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switch Statements

Before we move on, let's circle back to else if statements.

Using else if is a great tool for when we have a few different conditions we'd like to consider.

else if is limited, however. If we want to write a program with 25 different conditions, like a JavaScript cash register, we'd have to write a lot of code, and it can be difficult to read and understand.

To deal with times when you need many else if conditions, we can turn to a switch statement to write more concise and readable code.

To a computer, a switch statement and an if/else statement are the same, but a switch statement can be easier for other humans to read. Part of being a good developer is writing code that both computers and other humans can read.

switch statements look like this:

let groceryItem = 'papaya'; switch (groceryItem) { case 'tomato': console.log('Tomatoes are $0.49'); break; case 'lime': console.log('Limes are $1.49'); break; case 'papaya': console.log('Papayas are $1.29'); break; default: console.log('Invalid item'); break; }
  1. The switch keyword initiates the statement and is followed by ( ... ), which contains the condition that each case will compare to. In the example, the condition is groceryItem.
  2. Inside the block, { ... }, there are cases. case is like the else if part of an if/else if/else statement. The word following the first case is 'tomato'. If groceryItem equalled 'tomato', that case's console.log() would run.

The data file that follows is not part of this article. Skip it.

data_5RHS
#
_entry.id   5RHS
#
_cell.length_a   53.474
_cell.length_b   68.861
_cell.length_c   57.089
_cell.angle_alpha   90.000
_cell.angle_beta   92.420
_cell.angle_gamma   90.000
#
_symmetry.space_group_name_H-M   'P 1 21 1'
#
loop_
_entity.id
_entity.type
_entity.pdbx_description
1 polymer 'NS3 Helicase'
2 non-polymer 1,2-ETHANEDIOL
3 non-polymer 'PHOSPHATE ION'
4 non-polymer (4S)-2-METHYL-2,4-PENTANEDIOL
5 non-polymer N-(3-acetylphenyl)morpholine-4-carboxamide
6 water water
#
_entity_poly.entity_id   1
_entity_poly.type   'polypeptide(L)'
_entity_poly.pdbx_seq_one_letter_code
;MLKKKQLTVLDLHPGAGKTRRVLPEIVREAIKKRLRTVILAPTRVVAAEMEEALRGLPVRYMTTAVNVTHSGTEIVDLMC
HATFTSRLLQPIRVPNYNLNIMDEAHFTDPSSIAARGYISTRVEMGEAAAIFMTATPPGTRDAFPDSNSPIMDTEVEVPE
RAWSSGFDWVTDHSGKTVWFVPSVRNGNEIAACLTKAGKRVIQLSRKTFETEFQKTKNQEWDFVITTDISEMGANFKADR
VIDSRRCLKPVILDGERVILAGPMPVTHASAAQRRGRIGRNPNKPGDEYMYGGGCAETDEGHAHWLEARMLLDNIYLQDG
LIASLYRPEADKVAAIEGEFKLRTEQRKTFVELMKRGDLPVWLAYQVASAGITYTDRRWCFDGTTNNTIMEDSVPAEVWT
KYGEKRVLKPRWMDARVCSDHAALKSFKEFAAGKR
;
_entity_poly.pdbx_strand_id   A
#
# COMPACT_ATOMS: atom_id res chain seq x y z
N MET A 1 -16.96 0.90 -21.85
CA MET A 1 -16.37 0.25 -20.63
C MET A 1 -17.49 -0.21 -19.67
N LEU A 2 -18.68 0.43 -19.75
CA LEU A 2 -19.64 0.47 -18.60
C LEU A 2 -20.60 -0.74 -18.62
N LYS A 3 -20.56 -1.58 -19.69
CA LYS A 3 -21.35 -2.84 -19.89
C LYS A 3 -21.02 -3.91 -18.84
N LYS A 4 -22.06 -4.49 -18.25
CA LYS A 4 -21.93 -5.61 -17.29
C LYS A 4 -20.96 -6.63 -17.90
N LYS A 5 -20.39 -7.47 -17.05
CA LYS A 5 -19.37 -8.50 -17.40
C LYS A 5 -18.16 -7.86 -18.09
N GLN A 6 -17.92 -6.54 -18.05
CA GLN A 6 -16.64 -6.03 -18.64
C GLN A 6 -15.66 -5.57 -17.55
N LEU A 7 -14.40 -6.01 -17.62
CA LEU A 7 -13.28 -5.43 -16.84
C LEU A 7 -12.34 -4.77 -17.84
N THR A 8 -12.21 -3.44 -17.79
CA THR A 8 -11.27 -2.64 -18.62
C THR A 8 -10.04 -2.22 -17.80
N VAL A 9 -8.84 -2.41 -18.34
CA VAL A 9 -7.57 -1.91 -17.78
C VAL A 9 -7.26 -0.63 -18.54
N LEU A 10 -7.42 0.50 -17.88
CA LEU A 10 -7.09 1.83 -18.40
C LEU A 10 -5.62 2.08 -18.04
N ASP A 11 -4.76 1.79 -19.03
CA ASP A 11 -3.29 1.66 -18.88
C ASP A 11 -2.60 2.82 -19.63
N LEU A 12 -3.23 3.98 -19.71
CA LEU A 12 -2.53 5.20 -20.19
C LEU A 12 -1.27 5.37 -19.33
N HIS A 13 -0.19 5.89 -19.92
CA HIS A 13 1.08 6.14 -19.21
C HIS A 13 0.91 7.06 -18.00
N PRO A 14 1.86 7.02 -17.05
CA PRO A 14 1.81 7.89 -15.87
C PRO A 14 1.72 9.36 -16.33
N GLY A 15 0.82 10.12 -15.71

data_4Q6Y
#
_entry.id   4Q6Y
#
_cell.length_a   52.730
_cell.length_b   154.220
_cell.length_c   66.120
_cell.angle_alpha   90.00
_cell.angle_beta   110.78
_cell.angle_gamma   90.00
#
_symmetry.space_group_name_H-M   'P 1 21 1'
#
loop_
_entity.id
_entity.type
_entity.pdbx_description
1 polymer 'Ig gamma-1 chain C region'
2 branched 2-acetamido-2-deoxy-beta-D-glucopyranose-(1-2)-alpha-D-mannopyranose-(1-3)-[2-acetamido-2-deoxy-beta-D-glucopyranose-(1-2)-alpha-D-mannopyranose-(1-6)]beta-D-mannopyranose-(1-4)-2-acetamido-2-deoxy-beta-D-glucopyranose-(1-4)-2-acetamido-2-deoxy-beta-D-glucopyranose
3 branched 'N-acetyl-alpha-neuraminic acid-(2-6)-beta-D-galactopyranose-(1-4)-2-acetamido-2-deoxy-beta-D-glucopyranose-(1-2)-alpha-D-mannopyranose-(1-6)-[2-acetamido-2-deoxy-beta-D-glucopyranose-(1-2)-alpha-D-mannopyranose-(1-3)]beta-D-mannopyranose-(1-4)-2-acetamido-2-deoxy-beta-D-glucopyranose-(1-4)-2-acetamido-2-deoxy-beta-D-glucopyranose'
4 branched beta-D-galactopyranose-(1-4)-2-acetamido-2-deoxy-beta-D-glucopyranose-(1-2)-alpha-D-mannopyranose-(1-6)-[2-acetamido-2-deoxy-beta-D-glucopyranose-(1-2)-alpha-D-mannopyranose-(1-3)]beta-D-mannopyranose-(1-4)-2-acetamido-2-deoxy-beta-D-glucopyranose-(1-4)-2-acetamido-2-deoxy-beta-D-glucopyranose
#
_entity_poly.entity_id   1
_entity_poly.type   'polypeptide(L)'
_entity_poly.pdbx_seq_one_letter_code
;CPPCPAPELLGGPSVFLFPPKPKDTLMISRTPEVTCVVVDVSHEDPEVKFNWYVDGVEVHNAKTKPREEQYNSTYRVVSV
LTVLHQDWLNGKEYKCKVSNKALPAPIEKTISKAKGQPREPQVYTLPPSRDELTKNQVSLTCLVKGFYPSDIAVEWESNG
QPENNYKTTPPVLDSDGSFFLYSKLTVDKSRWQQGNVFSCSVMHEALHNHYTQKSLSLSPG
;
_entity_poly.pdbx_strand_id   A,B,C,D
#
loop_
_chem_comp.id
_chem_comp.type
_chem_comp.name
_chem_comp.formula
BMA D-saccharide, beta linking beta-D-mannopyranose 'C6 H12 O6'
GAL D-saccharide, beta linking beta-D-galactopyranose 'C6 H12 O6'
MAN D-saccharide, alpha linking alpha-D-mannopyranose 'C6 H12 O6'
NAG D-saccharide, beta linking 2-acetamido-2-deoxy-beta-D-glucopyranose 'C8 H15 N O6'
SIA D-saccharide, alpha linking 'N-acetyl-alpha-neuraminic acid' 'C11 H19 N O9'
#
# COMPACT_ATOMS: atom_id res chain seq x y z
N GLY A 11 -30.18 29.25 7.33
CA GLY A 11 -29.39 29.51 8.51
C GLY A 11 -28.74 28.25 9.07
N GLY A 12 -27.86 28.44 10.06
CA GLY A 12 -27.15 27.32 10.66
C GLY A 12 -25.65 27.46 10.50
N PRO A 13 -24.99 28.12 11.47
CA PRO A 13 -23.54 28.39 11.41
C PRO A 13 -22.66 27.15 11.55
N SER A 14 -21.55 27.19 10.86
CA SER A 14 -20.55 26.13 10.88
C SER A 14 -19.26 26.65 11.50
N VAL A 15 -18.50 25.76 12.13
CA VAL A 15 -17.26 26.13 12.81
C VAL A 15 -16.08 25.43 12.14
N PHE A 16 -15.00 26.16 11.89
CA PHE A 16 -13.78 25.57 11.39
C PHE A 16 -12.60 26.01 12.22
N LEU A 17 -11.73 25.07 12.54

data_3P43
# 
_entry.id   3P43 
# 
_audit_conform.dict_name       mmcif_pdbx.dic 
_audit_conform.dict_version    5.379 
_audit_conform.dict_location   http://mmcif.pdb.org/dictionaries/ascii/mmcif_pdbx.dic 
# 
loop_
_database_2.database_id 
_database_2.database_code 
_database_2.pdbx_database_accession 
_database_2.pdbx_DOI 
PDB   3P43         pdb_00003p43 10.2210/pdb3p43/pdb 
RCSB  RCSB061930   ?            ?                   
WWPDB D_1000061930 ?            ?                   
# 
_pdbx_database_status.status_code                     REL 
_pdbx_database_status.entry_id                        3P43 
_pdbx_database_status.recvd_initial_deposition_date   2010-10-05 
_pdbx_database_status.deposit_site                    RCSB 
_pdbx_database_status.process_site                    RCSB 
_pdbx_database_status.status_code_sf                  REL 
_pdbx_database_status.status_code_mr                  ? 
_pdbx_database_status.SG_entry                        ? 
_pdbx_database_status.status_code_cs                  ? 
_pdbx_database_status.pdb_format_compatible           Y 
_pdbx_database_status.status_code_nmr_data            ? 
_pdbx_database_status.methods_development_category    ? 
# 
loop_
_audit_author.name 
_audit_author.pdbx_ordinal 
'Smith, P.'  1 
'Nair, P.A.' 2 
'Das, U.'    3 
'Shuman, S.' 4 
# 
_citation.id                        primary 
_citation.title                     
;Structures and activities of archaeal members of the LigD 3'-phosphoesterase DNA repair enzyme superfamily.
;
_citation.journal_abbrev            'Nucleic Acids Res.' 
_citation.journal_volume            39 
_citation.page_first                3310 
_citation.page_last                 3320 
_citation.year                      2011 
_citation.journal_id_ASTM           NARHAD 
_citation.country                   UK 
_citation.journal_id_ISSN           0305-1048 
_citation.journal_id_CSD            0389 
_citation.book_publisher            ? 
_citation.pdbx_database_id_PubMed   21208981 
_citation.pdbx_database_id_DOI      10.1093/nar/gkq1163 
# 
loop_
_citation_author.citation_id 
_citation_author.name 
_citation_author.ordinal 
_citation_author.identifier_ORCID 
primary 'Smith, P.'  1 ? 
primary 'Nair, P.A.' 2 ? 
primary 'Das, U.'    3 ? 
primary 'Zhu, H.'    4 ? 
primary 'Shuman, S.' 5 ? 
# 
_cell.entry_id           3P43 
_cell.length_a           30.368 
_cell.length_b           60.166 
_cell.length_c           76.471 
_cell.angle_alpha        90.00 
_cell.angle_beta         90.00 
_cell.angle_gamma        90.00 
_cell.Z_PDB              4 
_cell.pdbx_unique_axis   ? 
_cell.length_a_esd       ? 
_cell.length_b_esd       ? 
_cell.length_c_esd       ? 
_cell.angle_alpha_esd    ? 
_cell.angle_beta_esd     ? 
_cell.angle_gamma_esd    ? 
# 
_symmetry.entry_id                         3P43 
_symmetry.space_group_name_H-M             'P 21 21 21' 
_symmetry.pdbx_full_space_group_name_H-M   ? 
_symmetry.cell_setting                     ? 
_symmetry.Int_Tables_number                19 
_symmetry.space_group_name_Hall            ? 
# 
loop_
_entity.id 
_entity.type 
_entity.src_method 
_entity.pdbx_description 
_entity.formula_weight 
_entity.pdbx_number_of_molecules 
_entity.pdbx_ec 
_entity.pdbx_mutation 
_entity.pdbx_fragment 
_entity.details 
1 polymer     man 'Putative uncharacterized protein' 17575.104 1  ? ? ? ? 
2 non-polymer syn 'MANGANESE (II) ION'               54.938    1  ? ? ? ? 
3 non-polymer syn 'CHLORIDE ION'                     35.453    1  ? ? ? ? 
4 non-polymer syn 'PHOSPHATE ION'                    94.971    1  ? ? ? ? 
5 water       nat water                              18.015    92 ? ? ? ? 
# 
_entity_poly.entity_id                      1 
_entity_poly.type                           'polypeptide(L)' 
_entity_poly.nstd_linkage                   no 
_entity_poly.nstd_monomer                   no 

3. groceryItem equals 'papaya', so the first and second case statements are skipped. The third case runs since the case is 'papaya', which matches groceryItem's value. This particular program will log Papayas are $1.29.
  4. Then the program stops with the break keyword. This keyword will prevent the switch statement from executing any more of its code. Without adding break at the end of each case, the program will execute the code for all matching cases and the default code as well. This behavior is different from if/else conditional statements which execute only one block of code.
  5. At the end of each switch statement, there is a default condition. If none of the cases are true, then this code will run.
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